Ad Reinhardt: Slidesby Prudence Peiffer
During the last two decades of his life, Ad Reinhardt compiled a collection of over 12,000 slides that he projected in lectures at his apartment, friends’ homes, and the Artists’ Club—where he and his colleagues often met to debate the state of art—and teaching international surveys of art history at Brooklyn and Hunter College in New York. Most of these slides were made from photographs he took with his 35 mm Leica camera on world travels beginning in 1952 until the year of his death, 1967; other images were culled from magazines and museum collections. He put together many of the slides himself, with the help of his daughter, Anna, sometimes cropping images with tape. Slides were kept in 56 metal and plastic boxes in his studio, labeled under such broad classifications as “Ancient China” or “Mexico”; a number of these boxes remain in the order of Reinhardt’s last use of them during one of his serial talks, enthusiastically mixing geographic locations and periods.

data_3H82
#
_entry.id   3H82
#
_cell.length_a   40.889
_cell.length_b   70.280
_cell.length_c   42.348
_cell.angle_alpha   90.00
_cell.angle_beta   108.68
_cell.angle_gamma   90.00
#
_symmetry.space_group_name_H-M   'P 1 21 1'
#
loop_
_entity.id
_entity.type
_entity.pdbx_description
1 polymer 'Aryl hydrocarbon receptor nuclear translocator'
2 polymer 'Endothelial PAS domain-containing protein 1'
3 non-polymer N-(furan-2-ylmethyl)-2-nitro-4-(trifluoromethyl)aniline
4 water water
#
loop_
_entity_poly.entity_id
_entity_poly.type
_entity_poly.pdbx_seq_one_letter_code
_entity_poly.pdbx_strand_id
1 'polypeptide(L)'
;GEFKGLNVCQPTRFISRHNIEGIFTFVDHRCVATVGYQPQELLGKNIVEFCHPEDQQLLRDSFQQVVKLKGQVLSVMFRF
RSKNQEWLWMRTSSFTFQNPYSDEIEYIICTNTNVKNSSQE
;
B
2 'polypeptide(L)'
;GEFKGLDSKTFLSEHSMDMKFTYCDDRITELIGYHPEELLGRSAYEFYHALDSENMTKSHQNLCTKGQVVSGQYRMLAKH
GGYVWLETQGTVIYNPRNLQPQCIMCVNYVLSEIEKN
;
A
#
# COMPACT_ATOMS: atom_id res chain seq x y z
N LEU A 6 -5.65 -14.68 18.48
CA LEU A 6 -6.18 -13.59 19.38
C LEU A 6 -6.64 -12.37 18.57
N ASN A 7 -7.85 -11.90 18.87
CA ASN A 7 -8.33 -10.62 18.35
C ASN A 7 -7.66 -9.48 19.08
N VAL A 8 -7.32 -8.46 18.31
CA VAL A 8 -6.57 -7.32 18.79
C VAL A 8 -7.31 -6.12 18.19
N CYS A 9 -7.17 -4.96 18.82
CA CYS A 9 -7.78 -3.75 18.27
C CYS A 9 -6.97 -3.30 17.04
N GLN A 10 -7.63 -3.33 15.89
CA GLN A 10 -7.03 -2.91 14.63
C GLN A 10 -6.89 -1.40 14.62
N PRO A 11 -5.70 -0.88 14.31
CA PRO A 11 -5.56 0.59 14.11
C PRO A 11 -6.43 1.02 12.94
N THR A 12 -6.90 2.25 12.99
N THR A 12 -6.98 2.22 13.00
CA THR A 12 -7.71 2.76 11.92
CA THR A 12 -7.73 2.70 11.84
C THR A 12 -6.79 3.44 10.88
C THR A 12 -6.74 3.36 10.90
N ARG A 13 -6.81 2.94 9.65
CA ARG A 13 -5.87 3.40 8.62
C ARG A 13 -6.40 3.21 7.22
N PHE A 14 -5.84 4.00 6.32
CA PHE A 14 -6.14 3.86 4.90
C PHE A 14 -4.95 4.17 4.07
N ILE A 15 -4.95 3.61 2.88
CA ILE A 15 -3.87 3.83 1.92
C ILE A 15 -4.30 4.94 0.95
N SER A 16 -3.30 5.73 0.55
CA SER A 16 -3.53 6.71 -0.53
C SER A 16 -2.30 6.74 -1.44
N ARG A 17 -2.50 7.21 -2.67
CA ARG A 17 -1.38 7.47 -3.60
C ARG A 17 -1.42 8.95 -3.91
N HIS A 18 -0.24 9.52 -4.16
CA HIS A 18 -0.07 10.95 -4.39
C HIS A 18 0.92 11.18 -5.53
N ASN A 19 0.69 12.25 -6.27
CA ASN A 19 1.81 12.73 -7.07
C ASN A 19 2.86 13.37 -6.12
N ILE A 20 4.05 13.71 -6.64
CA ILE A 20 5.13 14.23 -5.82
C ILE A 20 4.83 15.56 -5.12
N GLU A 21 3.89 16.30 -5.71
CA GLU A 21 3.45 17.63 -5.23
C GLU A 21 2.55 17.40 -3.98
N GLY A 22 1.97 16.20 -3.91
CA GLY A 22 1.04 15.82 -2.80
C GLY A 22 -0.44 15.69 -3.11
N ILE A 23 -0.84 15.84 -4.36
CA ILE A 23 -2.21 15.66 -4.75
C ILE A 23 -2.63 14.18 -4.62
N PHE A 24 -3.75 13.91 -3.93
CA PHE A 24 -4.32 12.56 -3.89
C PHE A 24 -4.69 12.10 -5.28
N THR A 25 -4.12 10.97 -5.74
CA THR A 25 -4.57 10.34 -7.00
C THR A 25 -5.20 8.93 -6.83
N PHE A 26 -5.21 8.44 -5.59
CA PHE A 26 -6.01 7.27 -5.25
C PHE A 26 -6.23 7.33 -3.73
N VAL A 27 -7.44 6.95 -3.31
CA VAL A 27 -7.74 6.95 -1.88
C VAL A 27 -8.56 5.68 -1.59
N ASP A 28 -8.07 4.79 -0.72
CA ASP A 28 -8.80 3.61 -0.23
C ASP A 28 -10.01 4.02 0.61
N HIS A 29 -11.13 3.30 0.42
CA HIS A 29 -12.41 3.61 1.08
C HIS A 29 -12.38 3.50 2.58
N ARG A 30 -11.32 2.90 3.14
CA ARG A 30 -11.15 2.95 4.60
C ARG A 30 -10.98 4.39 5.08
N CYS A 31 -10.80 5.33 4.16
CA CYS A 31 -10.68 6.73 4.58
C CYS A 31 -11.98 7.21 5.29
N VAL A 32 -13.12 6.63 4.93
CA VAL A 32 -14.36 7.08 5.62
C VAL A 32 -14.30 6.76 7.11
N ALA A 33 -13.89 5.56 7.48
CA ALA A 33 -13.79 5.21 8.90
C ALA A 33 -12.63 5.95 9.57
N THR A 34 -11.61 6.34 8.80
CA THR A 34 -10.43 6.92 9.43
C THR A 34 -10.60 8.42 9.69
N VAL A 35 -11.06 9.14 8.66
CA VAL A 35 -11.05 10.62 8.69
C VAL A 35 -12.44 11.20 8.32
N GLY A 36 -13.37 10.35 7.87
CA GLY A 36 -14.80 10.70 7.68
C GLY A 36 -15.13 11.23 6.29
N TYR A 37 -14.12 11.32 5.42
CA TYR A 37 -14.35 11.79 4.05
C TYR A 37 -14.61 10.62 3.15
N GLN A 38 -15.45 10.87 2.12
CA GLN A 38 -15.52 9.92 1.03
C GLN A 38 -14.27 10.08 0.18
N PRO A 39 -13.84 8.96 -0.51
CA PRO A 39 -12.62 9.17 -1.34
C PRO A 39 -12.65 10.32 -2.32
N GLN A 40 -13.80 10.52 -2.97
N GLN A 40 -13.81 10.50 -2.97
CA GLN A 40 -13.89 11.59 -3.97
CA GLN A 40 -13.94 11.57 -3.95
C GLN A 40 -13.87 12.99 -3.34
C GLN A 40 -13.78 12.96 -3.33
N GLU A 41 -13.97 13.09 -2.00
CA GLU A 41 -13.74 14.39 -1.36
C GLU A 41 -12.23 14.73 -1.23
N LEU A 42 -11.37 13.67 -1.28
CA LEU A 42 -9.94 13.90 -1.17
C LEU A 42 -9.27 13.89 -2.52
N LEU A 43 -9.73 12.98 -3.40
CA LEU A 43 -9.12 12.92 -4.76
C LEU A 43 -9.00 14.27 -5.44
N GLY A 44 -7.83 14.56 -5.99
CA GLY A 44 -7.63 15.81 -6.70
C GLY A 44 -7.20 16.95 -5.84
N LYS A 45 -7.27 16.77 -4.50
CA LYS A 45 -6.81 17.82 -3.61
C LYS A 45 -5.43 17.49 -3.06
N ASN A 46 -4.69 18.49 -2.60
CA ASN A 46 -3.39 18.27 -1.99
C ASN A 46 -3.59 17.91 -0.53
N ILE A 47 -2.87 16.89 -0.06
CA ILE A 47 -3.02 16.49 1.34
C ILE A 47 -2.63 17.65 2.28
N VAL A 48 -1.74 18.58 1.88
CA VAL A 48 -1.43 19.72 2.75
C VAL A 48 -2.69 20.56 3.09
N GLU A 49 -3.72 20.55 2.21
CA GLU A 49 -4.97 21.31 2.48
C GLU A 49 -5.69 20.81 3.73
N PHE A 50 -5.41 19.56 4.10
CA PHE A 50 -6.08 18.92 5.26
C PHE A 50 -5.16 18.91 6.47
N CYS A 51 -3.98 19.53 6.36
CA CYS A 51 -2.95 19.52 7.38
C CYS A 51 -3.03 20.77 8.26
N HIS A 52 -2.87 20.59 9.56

While Reinhardt is best known as a painter of reductive, dark abstract canvases, he had a life-long interest in photography. He served as a naval photographer during the Second World War, and throughout his career explored the formal and theoretical relationship between the mechanical capacity of “pictures” (cartoons, photographs, film) and the pure fulfillment of “painting” (the apotheosis of his praxis, abstraction). In 1952, Reinhardt first went to Europe with the critic Martin James to see art; he traveled to Spain, Greece, Amsterdam, London, Paris, Glasgow, Rome, Munich, and Nuremberg; India, Asia, Japan, Iran, Iraq, and Egypt; throughout Europe; to Turkey, Syria, and Jordan; the Yucatan; and London, Tokyo, Rome, and Montreal—to give a partial chronological list of the trips he managed to take while having a family, making art, and teaching.1 He took photos all along the way, including around his hometown, New York City, juxtaposing masterpieces and sidewalks, ship rails and pyramids. “I needed more time to find more things to point my camera at,” he wrote to Thomas Merton when he went to visit his Trappist monk friend in Kentucky. Reinhardt’s archival activity and comments suggest an unrequited appetite for pictures taken with what he called his “magic box.”2 He wanted to share what was at stake: “Next time I come I’ll bring a projector, and project for you the wonders of the world,” Reinhardt once wrote to Merton.3